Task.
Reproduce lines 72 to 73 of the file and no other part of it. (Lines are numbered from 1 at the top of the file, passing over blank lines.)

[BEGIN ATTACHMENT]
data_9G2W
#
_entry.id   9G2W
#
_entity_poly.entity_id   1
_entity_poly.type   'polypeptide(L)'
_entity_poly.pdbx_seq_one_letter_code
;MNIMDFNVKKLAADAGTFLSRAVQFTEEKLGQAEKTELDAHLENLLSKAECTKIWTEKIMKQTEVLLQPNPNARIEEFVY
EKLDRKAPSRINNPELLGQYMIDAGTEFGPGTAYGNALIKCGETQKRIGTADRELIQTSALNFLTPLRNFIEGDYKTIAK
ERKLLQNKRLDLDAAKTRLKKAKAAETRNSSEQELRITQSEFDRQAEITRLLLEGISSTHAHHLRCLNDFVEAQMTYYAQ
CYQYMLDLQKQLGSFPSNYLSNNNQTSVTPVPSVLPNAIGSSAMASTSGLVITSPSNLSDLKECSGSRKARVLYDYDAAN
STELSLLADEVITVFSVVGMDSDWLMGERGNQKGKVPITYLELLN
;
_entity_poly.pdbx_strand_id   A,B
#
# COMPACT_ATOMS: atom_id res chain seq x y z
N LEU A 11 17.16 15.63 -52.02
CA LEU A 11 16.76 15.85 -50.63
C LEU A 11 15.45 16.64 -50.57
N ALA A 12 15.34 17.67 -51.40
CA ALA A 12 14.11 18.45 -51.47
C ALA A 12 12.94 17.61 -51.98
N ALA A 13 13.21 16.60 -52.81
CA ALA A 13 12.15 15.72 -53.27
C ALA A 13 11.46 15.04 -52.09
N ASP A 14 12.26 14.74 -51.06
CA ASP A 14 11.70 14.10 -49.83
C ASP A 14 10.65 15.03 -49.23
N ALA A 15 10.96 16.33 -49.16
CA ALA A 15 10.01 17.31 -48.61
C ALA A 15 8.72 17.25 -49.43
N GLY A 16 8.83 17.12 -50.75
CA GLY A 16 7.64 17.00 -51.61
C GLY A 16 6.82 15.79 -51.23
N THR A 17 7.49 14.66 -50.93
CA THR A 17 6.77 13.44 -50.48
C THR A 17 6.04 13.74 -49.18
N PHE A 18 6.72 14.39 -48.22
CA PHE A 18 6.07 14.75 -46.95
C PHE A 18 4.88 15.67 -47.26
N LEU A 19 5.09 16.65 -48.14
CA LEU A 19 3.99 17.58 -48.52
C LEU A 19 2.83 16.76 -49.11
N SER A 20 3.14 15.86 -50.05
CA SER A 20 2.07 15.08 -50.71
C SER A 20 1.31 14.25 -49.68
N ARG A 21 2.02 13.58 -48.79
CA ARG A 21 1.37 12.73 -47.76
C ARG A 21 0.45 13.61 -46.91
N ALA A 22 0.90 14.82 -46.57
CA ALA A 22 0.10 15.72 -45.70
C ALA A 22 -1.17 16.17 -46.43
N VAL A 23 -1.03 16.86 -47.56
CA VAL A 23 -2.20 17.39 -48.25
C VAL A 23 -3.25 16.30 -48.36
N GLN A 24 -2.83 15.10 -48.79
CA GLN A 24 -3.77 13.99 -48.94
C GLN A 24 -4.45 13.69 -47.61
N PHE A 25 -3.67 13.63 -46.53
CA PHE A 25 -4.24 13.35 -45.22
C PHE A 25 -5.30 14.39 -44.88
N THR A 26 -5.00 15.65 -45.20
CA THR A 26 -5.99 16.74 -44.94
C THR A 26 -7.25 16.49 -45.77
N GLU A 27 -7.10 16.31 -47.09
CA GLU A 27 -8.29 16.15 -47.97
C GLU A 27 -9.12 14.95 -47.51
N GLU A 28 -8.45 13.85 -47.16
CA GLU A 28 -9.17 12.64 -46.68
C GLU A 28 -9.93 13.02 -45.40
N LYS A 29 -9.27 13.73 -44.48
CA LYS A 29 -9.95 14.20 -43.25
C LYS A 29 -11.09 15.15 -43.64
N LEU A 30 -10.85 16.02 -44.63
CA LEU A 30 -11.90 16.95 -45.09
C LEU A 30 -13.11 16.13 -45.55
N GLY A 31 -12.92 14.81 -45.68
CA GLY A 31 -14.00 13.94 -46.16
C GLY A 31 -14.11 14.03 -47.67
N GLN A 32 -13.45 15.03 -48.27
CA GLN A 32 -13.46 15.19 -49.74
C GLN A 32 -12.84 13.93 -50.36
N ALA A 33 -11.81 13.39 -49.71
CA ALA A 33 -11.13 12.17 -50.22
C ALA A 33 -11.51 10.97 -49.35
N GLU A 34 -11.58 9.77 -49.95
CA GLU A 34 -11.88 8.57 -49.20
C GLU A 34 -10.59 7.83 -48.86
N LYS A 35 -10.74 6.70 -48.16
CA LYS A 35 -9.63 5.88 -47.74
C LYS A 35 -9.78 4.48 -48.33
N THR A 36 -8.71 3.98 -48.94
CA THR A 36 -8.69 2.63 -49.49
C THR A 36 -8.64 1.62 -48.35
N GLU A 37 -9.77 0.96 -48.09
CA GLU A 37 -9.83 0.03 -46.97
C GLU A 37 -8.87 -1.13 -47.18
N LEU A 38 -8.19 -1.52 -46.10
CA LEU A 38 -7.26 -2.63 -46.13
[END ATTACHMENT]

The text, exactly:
CA LYS A 29 -9.95 14.20 -43.25
C LYS A 29 -11.09 15.15 -43.64